When I first saw Heddi Goodrich’s Lost in the Spanish Quarter on the bottom shelf of my library’s “new books” section, I was instantly drawn to the bright colors of the cover. However, with a little time, I soon realized that it wasn’t simply bright colors, but a scene of the apartment in the Spanish Quarter. Just like with time, I realized that this was not simply a fictionalized reflection of life, but something more complex.
I’ll admit that at first, I wasn’t sure if I was into the story, it follows young Heddi–although the time frame is a little unclear–while she is a university student in Naples and much of the story focuses on her relationship with love interest Pietro.
Now I love love stories, and while it was simply titillating to read about their dates and whatnot, I couldn’t help but find myself slightly annoyed with the characters. Both Heddi and Pietro’s love is somewhat obsessive and dependent, which isn’t something I’m a fan of, even if that might be the underlying point of the book. It seemed to me that while the focus was heavily put upon the two young lovers, perhaps the underlying message is one of finding oneself? Or accepting what comes? Or maybe there isn’t quite a “message,” other than “everything may seem monumental in the moment, but later on, things change”?
Whatever the so-called lesson of the book is, I enjoyed it. I loved the structure: chapters of the past alternating with emails/letters between Pietro and Heddi in the present (it created some dramatic irony which is always a little exciting). I thoroughly enjoyed the description: the parts where “her feet carried her” were always fun for me, it was a moment where I felt like fate was intervening; the characters were vivid too, including Naples itself. Reading about the little cafes and narrow streets reignited my desire to travel and Naples has been on my list.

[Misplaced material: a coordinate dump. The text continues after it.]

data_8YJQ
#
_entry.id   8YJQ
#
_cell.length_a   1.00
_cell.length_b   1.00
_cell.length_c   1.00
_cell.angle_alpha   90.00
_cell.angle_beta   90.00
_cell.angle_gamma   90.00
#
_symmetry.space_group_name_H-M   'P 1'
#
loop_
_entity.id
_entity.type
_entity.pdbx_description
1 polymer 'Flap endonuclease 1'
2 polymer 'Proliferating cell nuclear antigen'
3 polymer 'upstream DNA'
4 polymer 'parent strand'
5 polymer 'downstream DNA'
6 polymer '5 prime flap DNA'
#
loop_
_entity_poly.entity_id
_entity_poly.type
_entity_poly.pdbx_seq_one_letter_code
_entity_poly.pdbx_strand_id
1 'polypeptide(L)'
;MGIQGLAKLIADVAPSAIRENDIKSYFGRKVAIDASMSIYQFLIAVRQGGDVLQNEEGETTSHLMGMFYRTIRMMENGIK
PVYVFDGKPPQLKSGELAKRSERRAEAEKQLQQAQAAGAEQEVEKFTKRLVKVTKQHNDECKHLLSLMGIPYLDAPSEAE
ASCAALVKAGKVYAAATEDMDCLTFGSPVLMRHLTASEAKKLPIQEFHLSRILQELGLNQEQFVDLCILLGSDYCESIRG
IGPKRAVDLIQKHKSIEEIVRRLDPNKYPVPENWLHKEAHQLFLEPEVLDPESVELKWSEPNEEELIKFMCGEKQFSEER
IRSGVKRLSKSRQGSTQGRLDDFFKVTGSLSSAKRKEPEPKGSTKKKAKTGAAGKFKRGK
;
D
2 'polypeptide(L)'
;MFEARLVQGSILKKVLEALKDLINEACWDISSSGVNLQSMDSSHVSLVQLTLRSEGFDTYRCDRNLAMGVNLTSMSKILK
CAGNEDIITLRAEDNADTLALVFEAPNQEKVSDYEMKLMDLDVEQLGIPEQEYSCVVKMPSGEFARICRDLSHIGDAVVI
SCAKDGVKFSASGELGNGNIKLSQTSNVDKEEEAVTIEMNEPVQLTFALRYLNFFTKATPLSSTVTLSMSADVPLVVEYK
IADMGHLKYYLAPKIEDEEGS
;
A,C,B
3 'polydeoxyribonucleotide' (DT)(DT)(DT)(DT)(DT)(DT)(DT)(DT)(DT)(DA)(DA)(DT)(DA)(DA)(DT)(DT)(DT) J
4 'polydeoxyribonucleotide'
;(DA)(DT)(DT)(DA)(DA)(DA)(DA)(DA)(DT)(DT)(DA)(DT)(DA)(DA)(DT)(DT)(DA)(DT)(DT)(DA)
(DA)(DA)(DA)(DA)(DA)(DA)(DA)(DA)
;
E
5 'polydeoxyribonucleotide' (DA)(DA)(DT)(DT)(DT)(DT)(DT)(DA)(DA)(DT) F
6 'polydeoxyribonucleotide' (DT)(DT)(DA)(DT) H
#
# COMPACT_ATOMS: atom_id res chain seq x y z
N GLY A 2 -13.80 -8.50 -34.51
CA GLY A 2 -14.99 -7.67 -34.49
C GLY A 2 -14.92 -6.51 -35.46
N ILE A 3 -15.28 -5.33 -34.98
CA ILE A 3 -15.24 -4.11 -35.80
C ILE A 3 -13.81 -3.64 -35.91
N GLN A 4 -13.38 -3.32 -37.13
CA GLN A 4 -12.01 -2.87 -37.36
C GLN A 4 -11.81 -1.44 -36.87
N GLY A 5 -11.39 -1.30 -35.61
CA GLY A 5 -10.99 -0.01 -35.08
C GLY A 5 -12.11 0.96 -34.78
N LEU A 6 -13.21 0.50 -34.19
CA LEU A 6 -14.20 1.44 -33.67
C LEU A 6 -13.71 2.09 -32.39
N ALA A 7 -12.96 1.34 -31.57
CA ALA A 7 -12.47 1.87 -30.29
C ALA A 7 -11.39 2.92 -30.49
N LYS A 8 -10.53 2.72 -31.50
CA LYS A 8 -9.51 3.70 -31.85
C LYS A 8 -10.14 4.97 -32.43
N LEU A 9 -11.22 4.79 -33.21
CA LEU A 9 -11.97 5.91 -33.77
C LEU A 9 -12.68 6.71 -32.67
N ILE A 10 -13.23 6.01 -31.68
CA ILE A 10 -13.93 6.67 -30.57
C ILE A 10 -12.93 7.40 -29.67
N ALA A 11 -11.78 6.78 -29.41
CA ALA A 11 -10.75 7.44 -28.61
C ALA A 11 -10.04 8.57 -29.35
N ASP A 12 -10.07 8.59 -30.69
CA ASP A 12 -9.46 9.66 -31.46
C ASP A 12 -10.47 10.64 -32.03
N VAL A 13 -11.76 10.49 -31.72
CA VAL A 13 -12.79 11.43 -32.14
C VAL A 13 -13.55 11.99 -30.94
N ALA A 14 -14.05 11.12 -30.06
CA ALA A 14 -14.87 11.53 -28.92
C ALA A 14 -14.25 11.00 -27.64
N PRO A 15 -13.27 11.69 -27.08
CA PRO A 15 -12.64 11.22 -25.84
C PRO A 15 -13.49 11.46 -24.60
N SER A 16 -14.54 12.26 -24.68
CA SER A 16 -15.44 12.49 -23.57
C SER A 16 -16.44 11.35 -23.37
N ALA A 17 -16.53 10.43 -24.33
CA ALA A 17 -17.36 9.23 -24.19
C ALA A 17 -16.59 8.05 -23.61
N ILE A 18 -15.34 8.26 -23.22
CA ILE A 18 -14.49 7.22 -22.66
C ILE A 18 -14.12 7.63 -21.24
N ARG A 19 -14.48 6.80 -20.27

Perhaps that’s one more reason why I enjoyed this book. While I don’t feel that lack of “home” like Heddi–she’s an American who spends approximately ten years in Italy because of an exchange program, runs away to New Zealand, and takes trips around the world–I definitely love going out and exploring, so her character was somewhat relatable.
My only question is this: How real are the events of the book? In an author’s note, Goodrich apologizes for inaccuracies in the story…because it’s her memory shaping it. I feel confident that the shops and whatnot did exist, but did Pietro?? Is it a pseudonym, or maybe his character is a metaphor for something else?
Regardless, I enjoyed the book and it’s definitely now in my top five at the moment. If you enjoy pseudo-memoir, this book is for you. Or if you even just love super realistic fiction. However, if you’re not a fan of romance, maybe give this a pass.